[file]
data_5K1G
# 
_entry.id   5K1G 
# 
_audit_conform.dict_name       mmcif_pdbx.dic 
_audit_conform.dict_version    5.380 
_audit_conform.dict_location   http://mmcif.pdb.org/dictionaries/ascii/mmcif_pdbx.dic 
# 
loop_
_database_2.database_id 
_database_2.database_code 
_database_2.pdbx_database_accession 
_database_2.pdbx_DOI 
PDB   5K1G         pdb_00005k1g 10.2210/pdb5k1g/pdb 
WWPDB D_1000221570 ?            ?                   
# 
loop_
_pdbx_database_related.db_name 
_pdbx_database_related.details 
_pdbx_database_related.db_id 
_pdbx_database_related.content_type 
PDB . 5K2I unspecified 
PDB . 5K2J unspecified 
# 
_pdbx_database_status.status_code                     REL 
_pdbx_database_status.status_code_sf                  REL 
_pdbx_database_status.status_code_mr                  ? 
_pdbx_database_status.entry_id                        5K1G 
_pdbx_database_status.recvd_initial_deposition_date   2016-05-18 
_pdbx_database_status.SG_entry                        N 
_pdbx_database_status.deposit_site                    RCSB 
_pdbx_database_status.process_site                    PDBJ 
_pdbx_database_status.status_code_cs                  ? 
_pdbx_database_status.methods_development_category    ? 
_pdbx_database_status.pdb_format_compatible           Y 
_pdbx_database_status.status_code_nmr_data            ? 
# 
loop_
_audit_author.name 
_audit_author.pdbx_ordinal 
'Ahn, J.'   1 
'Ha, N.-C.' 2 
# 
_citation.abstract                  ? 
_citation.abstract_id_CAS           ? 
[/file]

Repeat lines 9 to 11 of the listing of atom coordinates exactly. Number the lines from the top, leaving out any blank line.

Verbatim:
loop_
_database_2.database_id 
_database_2.database_code 